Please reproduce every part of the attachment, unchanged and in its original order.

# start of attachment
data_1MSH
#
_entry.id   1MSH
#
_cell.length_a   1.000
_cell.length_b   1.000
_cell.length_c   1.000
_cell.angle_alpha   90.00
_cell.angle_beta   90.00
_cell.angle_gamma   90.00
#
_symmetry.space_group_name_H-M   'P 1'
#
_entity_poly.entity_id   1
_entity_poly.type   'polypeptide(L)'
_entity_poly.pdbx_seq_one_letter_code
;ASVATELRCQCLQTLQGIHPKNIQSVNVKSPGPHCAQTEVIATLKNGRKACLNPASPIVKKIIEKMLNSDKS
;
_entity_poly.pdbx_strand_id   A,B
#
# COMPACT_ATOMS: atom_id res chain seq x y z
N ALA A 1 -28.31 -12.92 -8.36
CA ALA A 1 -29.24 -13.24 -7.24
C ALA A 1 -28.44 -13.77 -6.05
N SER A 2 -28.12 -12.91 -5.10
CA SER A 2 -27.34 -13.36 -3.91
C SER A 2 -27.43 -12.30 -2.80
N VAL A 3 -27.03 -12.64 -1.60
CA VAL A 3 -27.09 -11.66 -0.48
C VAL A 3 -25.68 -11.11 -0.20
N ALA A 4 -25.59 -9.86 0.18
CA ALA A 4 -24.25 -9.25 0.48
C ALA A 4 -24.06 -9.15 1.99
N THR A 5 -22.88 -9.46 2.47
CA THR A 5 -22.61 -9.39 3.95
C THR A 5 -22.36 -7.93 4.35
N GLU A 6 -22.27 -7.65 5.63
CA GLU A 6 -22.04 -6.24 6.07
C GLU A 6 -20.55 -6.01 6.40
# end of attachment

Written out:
data_1MSH
#
_entry.id   1MSH
#
_cell.length_a   1.000
_cell.length_b   1.000
_cell.length_c   1.000
_cell.angle_alpha   90.00
_cell.angle_beta   90.00
_cell.angle_gamma   90.00
#
_symmetry.space_group_name_H-M   'P 1'
#
_entity_poly.entity_id   1
_entity_poly.type   'polypeptide(L)'
_entity_poly.pdbx_seq_one_letter_code
;ASVATELRCQCLQTLQGIHPKNIQSVNVKSPGPHCAQTEVIATLKNGRKACLNPASPIVKKIIEKMLNSDKS
;
_entity_poly.pdbx_strand_id   A,B
#
# COMPACT_ATOMS: atom_id res chain seq x y z
N ALA A 1 -28.31 -12.92 -8.36
CA ALA A 1 -29.24 -13.24 -7.24
C ALA A 1 -28.44 -13.77 -6.05
N SER A 2 -28.12 -12.91 -5.10
CA SER A 2 -27.34 -13.36 -3.91
C SER A 2 -27.43 -12.30 -2.80
N VAL A 3 -27.03 -12.64 -1.60
CA VAL A 3 -27.09 -11.66 -0.48
C VAL A 3 -25.68 -11.11 -0.20
N ALA A 4 -25.59 -9.86 0.18
CA ALA A 4 -24.25 -9.25 0.48
C ALA A 4 -24.06 -9.15 1.99
N THR A 5 -22.88 -9.46 2.47
CA THR A 5 -22.61 -9.39 3.95
C THR A 5 -22.36 -7.93 4.35
N GLU A 6 -22.27 -7.65 5.63
CA GLU A 6 -22.04 -6.24 6.07
C GLU A 6 -20.55 -6.01 6.40